In October 2014, the International Crimes Tribunal of Bangladesh held an important trial that has probably escaped the attention of most people outside the country.
A leader of the opposition party was charged with “war crime” in the nation’s independence war more than 40 years ago, and was sentenced to death.
What is so controversial is that the tribunal was founded in 2010, but it targeted the criminals in the Bangladesh Liberation War that took place in 1971. It seems the tribunal has no time limit regarding the crimes, thereby becoming a powerful political weapon.
Motiur Rahman Nizamr, who was given the death penalty, was the leader of the biggest Islamic political party, the Jamaat-e-Islami. He was charged for crimes in the Bangladesh Liberation War, including being the leader of the militia group Al-Badr that has been accused of raping, robbing and killing of professionals, authors and doctors.
After the Partition of India in 1947, Pakistan was separated into East Pakistan and West Pakistan. East Pakistan, which is today’s Bangladesh, had India’s support in the Bangladesh Liberation War.
The war lasted for 9 months, and killed 300,000 people. After the war, most supporters of West Pakistan moved to Pakistan, while a few of them stayed in Bangladesh and became the opposition parties. To many people in Bangladesh, Nizamr is a traitor.
In 2008, the prime minister-to-be included in her campaign platform a special tribunal targeting those who committed war crimes. After being elected prime minister, she then set up the International Crimes Tribunal of Bangladesh in 2010.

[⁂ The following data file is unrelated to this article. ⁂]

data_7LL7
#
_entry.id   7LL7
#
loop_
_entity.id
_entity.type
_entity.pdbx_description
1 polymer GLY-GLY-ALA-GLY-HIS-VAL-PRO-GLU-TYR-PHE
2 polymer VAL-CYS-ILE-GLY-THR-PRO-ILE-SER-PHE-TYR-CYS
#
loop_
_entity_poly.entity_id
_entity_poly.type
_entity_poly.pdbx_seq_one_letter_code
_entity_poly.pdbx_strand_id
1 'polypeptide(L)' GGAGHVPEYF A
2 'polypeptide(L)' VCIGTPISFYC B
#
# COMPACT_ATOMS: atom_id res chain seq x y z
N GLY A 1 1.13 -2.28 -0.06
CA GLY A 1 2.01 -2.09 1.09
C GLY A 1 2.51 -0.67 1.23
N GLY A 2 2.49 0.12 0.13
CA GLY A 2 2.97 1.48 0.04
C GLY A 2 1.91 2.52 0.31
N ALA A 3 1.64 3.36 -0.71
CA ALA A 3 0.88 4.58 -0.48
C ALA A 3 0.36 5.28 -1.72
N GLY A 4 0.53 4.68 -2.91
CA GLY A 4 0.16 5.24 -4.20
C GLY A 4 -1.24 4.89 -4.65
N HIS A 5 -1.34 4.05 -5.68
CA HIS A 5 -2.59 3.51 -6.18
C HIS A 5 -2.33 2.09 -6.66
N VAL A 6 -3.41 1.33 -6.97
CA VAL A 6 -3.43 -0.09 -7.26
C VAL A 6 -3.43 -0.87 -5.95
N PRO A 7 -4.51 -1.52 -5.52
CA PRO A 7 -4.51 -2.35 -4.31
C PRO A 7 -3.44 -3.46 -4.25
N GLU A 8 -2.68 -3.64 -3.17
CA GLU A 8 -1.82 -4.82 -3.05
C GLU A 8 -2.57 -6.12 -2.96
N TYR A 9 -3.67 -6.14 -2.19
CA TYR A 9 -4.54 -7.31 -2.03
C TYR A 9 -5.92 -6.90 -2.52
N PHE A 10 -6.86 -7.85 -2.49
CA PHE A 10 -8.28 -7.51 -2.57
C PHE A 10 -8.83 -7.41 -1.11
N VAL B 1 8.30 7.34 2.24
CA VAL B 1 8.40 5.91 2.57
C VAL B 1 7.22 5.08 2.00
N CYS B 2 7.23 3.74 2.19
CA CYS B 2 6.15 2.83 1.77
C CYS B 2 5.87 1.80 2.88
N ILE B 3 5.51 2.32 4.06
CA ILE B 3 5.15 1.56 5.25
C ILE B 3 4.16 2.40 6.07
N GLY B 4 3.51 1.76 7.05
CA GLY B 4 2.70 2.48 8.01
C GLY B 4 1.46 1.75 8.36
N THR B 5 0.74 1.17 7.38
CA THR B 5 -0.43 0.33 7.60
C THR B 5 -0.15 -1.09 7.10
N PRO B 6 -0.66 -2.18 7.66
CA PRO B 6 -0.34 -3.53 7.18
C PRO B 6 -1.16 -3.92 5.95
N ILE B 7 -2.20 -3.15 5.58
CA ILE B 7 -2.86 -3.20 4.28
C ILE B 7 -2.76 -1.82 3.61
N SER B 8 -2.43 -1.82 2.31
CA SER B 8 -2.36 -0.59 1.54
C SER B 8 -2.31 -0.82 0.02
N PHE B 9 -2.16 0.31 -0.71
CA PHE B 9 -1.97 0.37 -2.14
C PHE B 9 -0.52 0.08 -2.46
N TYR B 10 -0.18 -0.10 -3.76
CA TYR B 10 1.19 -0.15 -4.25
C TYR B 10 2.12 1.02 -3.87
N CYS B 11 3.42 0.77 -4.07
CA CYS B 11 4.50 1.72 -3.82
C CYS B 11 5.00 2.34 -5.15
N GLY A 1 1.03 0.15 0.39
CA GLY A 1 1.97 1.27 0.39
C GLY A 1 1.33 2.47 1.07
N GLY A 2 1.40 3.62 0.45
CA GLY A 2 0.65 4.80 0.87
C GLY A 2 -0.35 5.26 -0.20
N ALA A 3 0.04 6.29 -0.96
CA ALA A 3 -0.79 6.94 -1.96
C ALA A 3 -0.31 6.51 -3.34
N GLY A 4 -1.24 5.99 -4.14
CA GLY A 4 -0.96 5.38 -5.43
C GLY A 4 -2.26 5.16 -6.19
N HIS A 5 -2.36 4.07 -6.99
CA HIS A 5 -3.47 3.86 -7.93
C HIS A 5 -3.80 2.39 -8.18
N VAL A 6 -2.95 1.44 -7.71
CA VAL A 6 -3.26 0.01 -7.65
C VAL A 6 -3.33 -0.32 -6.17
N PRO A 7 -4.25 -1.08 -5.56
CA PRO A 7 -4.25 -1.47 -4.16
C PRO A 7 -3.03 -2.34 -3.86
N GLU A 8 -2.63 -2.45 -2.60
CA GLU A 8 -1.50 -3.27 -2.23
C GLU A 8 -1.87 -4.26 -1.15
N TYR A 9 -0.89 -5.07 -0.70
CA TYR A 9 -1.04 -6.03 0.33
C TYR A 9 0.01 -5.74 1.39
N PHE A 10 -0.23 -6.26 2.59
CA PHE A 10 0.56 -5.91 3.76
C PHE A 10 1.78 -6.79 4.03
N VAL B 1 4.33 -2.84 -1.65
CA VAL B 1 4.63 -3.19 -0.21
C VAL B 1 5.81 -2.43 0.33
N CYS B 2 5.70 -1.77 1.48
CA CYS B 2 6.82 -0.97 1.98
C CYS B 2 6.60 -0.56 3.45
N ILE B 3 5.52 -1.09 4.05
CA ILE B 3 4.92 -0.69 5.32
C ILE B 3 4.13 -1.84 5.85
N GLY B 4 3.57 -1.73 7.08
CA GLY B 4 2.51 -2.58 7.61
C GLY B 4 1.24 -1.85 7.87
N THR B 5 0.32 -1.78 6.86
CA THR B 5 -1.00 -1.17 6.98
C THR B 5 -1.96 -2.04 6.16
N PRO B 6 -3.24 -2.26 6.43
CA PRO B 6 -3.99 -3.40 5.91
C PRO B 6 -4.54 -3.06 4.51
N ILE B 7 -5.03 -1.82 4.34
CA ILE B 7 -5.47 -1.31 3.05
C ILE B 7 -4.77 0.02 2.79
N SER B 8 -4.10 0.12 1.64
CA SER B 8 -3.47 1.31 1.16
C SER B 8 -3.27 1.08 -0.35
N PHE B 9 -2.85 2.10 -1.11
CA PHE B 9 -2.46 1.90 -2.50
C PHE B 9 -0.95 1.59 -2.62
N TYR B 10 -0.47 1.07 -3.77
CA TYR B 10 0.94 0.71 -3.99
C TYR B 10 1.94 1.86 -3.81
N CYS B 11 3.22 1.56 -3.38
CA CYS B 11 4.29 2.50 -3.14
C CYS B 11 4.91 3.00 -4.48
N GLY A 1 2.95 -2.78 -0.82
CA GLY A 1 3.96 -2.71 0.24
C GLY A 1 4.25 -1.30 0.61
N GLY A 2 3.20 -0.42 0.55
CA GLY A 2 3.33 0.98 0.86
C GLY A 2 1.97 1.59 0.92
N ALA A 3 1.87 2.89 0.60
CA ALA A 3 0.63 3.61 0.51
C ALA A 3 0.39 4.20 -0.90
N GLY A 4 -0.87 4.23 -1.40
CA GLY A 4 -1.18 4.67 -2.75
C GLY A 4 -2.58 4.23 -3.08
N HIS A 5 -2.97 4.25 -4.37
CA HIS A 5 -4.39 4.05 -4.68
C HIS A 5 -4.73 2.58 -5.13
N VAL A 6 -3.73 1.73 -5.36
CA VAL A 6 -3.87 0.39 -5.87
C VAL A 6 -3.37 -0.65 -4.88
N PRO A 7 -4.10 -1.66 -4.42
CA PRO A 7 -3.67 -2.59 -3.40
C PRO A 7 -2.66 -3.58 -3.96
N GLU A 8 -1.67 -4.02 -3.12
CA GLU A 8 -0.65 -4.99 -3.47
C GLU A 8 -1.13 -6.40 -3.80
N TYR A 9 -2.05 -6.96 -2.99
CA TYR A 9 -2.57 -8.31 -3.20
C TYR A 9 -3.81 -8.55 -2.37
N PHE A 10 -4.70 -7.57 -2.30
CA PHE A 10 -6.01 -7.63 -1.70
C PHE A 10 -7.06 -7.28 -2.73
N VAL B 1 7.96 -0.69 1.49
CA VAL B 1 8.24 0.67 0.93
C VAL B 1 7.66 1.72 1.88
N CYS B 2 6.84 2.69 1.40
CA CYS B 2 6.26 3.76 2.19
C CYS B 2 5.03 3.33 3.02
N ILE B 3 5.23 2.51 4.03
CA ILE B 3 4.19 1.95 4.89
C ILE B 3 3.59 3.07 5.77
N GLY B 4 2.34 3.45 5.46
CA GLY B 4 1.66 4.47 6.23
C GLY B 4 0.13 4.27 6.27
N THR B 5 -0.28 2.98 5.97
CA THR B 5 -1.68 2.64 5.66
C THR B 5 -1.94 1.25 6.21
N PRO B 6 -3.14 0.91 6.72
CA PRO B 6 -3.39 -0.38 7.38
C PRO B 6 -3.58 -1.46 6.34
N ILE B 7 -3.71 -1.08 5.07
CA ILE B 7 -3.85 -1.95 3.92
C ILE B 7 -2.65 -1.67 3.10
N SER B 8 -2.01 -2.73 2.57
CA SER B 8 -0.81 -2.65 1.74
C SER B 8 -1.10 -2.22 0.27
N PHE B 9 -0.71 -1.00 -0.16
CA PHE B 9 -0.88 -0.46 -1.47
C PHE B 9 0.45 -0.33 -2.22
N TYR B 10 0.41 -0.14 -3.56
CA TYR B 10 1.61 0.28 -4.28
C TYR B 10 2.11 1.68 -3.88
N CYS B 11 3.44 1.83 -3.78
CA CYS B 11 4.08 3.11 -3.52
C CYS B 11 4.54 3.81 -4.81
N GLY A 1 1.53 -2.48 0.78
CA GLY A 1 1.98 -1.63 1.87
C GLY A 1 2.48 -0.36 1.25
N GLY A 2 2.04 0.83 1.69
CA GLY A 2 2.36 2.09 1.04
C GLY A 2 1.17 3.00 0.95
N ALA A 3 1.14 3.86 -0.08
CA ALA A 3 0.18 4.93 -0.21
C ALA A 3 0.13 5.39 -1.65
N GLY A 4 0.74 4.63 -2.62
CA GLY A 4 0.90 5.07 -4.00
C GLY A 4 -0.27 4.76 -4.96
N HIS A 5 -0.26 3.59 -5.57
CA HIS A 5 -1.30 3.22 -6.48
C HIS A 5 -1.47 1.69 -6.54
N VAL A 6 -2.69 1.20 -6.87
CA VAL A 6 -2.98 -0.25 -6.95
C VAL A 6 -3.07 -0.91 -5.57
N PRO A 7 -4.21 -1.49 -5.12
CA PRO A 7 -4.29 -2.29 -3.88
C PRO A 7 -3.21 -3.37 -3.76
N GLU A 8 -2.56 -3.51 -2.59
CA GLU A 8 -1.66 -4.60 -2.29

Despite the term “international”, the tribunal does not follow international law, but the national law of Bangladesh, which was passed in 1973 and amended in 2009 and 2012.
Before Nizamr, other Islamic leaders were sent to the tribunal for their “war crimes” in the Bangladesh Liberation War. For example, a former member of the parliament, Delwar Hossain Sayeedi, was given life imprisonment in 2012.
This series of retribution acts has caused rebellion from the opposition, which had considered the tribunal as ruling party weapon to gain popularity.
In fact, it is normal for the winner of a war to have retribution. The point is that normally the trial would be carried out right after the war, like the trials of Japanese and German officials after the Second World War.
But with more than 40 years elapsing since the Bangladesh Liberation War, evidence would be difficult to come by, critics said. Also, there was strong suspicion of political factors playing a role, putting the credibility of the trial in question.
In addition, it is hard to define “treason” for the crimes in the Bangladesh Liberation War, as Bangladesh had not been founded yet. The more controversial point is that the people who are charged might not have understood that they were committing a “crime” or that they could be “charged”.
Now, you may ask: “How are the Bangladesh events relevant to us in Hong Kong?”
Well, they are indeed relevant, given that concepts like “national security” and “subversion of state power” have also been bandied about in Hong Kong recently.
The United Kingdom has a time limit of three years for treason charges, and indictment must be made by the grand jury within three years of the crime being committed. But Bangladesh, which claims itself as the successor of the United Kingdom’s rule of law, lacks such a time limit.
To many legal scholars of the United Kingdom, Bangladesh’s retribution is based on the “law”, but it is rather “rule by law” than “rule of law”.
Additionally, it is obvious that the government interferes in the judiciary. For example, Mohammed Nizamul Huq, the former judge of the International Crimes Tribunal, said the government once asked him to speed up and finish a trial before December 12 (the memorial day of the victory in the Bangladesh Liberation War).
Looking at all the events there, don’t they ring a bell for us here in Hong Kong?
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